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THE KANSAS LIFELINE

July 2018

Wednesday Luncheon

Insight into the regulatory process . . .

Understanding the Process – and the Regulators –

Important to Rural Water Mission, KDHE Leader Says

ural water districts and cities are

closely acquainted with state and

federal rules and regulations that

govern their operations.

And districts and cities don’t always

love them, noted Tom Stiles, the assistant

director of the Bureau of Water at the

Kansas Department of Health and

Environment.

“I’d say no function of government

generates more angst, more anger, than

regulations,” Stiles said.

Stiles, who delivered the keynote

address during the Wednesday luncheon

of the Kansas Rural Water Association’s

2018 annual conference, said it might be

useful for a review of why and how

regulations came to be.

Stiles profiled the different kinds of

people who “find themselves on the

wrong side of regulation.”

“One personality is the “hardliner,”

who does not understand why

government is in the business of

regulating and has no intent to

comply with any regulations,” he

said.

The second kind of person lives in

“a world of gray,” Stiles said.

“They may understand the need

and the intent for a regulation, but

say ‘our way is a better way to get

there,’ “ he said. 

The third person Stiles described is

the “careless abider,” who may try to

follow regulations, but trip up when

it comes to technicalities, such as

failing to leave a signed copy of a

stormwater plan on a site when it’s

required.

“About 99 percent of all land in

Kansas is privately held,” he said. “That

generates natural friction between

government and those private property

owners who often believe they should be

able to govern themselves as they see fit.” 

KDHE is the local agency that

enforces the federal Environmental

Protection Agency’s Safe Drinking Water

Act. It’s an example of “cooperative

federalism,” where the two levels of

government are working together on the

same rules. But there’s often a difference

in the culture of the two agencies, he

said, that can be complicated to navigate. 

There are also two general kinds of

regulators: the strict constructionalist,

who believes the letter of the law is

indeed the law; and the liberal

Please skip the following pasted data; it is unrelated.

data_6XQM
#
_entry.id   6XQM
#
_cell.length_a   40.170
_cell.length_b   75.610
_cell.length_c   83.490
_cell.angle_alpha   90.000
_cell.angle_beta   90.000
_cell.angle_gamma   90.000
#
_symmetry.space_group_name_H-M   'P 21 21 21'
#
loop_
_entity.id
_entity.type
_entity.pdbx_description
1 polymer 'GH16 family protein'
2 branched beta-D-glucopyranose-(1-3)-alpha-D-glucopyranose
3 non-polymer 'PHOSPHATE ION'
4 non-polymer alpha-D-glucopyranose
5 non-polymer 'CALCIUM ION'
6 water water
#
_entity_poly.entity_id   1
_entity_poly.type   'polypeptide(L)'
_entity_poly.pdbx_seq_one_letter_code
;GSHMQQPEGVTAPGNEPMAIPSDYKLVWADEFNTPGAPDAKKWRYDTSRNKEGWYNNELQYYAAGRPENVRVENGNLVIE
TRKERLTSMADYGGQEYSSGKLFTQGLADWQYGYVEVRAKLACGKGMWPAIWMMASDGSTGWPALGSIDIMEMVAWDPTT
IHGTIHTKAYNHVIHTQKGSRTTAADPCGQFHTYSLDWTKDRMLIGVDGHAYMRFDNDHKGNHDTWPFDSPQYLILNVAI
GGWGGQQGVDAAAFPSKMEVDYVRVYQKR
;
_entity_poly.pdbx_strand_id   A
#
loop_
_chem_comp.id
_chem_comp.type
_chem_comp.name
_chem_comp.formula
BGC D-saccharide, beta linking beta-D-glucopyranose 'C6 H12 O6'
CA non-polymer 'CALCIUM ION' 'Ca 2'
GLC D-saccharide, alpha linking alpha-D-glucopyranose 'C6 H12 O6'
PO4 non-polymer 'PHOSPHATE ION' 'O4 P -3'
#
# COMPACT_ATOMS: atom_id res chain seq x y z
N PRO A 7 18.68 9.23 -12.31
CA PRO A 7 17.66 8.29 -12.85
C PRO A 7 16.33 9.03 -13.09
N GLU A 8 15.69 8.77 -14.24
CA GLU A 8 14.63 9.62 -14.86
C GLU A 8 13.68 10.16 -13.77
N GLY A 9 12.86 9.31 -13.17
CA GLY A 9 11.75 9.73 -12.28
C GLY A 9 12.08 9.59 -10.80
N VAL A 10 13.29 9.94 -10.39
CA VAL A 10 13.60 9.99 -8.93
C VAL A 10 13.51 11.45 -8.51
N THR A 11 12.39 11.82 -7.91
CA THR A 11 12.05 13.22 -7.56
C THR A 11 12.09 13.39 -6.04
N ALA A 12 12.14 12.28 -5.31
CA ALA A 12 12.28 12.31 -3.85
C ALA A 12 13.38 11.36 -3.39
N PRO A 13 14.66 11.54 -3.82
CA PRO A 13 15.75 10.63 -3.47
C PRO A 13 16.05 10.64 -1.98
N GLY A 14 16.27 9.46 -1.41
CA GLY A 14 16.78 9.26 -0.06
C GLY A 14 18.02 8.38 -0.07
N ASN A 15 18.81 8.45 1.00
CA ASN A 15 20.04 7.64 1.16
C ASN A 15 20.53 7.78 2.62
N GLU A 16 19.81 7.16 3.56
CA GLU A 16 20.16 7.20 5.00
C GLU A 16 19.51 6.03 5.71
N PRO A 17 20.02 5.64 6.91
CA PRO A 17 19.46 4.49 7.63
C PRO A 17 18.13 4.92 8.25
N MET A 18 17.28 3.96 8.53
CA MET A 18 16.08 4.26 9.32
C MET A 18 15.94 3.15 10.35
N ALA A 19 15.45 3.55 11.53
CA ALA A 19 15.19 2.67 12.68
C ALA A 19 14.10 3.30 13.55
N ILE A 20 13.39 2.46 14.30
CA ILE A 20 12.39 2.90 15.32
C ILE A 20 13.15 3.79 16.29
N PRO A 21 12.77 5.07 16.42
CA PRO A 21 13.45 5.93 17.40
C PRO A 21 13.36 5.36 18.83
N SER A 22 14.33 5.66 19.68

constructionalist who believes that the

spirit of the law should guide them.

One need to look no further than the

Kansas Turnpike for an example of

liberal constructionalists,” he said. “I’ve

yet to see someone actually drive 75

(miles per hour).”

“KDHE relies on technical assistance

from KRWA to help the small towns in

Kansas get it right when it comes to

abiding by the regulations, both for the

Safe Drinking Water Act and the Clean

Water Act as well,” he said. 

Another piece of the process is the

federal agency’s enforcement component,

when the agency uses fines or other

methods to ensure that a town or a

system complies with the regulations. 

The current secretary of the EPA, Scott

Pruitt, was an attorney general in

Oklahoma – which will likely shape his

approach to interpreting rules and

regulations.

“An attorney general’s first oath is to

uphold the rule of law,” he said. “The

EPA administration is not going to turn a

blind eye on existing law. A law is a law.

That’s something you’re going to see go

away from the results of the last

election.” 

“Something that has changed in the

new federal administration is the way the

EPA provides guidance to state agencies

R

Tom Stiles: “I have enough of a libertarian

streak in me that I get the need for limited

government in our lives. But here’s the

thing: streams and groundwater don’t

care about our property lines.”

Tom Stiles, Assistant Director of the

Bureau of Water at the Kansas

Department of Health and Environment,

provided the noon luncheon address on

March 28. 

By Sarah Green